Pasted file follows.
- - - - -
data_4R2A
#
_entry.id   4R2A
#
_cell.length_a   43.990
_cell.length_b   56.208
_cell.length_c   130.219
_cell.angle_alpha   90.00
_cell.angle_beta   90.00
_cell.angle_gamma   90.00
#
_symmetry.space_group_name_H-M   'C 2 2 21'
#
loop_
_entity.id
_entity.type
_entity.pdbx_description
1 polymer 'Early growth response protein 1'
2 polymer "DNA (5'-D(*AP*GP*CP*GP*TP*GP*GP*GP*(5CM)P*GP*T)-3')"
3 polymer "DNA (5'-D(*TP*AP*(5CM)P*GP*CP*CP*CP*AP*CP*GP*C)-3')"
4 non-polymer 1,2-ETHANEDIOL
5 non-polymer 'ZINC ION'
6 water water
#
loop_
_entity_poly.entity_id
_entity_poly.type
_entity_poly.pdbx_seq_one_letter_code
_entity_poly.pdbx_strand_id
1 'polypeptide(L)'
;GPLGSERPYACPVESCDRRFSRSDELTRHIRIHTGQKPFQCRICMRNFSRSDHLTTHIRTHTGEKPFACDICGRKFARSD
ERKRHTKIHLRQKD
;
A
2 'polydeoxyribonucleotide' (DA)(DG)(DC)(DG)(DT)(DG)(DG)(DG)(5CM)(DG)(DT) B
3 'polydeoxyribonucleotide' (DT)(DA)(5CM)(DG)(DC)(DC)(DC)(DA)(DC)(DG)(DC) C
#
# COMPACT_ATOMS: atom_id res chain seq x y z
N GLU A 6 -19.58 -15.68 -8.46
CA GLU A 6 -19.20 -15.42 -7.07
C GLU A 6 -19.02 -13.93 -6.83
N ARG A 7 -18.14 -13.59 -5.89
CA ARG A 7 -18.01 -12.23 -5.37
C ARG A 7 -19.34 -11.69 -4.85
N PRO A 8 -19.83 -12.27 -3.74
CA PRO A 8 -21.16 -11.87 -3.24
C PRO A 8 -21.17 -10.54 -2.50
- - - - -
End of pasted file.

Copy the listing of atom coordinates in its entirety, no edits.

data_4R2A
#
_entry.id   4R2A
#
_cell.length_a   43.990
_cell.length_b   56.208
_cell.length_c   130.219
_cell.angle_alpha   90.00
_cell.angle_beta   90.00
_cell.angle_gamma   90.00
#
_symmetry.space_group_name_H-M   'C 2 2 21'
#
loop_
_entity.id
_entity.type
_entity.pdbx_description
1 polymer 'Early growth response protein 1'
2 polymer "DNA (5'-D(*AP*GP*CP*GP*TP*GP*GP*GP*(5CM)P*GP*T)-3')"
3 polymer "DNA (5'-D(*TP*AP*(5CM)P*GP*CP*CP*CP*AP*CP*GP*C)-3')"
4 non-polymer 1,2-ETHANEDIOL
5 non-polymer 'ZINC ION'
6 water water
#
loop_
_entity_poly.entity_id
_entity_poly.type
_entity_poly.pdbx_seq_one_letter_code
_entity_poly.pdbx_strand_id
1 'polypeptide(L)'
;GPLGSERPYACPVESCDRRFSRSDELTRHIRIHTGQKPFQCRICMRNFSRSDHLTTHIRTHTGEKPFACDICGRKFARSD
ERKRHTKIHLRQKD
;
A
2 'polydeoxyribonucleotide' (DA)(DG)(DC)(DG)(DT)(DG)(DG)(DG)(5CM)(DG)(DT) B
3 'polydeoxyribonucleotide' (DT)(DA)(5CM)(DG)(DC)(DC)(DC)(DA)(DC)(DG)(DC) C
#
# COMPACT_ATOMS: atom_id res chain seq x y z
N GLU A 6 -19.58 -15.68 -8.46
CA GLU A 6 -19.20 -15.42 -7.07
C GLU A 6 -19.02 -13.93 -6.83
N ARG A 7 -18.14 -13.59 -5.89
CA ARG A 7 -18.01 -12.23 -5.37
C ARG A 7 -19.34 -11.69 -4.85
N PRO A 8 -19.83 -12.27 -3.74
CA PRO A 8 -21.16 -11.87 -3.24
C PRO A 8 -21.17 -10.54 -2.50